While on vacation at a family cabin on Lake Mille Lacs, former Duluth TV (and current KARE 11) weather dude Sven Sundgaard woke up with a bat on his face. Sundgaard says he didn't feel a bite on his face, chasing the bat out of the cabin after the disgusting wake-up call. 

While he feels pretty certain he wasn't bitten, one of his co-workers at KARE 11 informed him bats are the most common transmitters of rabies to humans. After that revelation, Sven sought the advice of a doctor; who offered the need for rabies shots. After seeking a second opinion, and getting the same answer, Sven started his series of shots for rabies. He even shared this photo on Twitter after one of his rounds of shots, which are generally delivered in the rear:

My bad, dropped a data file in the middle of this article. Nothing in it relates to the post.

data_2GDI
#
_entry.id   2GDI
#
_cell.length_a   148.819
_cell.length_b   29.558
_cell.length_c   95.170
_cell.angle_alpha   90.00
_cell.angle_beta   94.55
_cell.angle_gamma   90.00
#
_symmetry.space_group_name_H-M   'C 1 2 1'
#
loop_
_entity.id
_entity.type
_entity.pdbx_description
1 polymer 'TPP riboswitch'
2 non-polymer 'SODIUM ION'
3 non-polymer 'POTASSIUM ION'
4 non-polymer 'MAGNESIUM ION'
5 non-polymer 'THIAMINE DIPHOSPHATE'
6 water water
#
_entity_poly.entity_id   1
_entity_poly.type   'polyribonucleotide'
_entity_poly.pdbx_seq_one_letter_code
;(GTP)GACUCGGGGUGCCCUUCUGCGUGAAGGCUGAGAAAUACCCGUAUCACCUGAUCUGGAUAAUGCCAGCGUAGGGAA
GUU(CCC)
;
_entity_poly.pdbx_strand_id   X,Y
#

The lesson Sven wants others to learn from his story is that if you have an encounter with a bat (or any other animal that could transmit rabies), it is a very good idea to capture the animal for testing if at all possible. If the animal can be tested and proved to be rabies-negative, you can avoid the painful, expensive, and unnecessary series of shots he has to endure.

Rabies can be fatal in humans if not treated early. That is the reason doctors didn't want to chance avoiding treatment.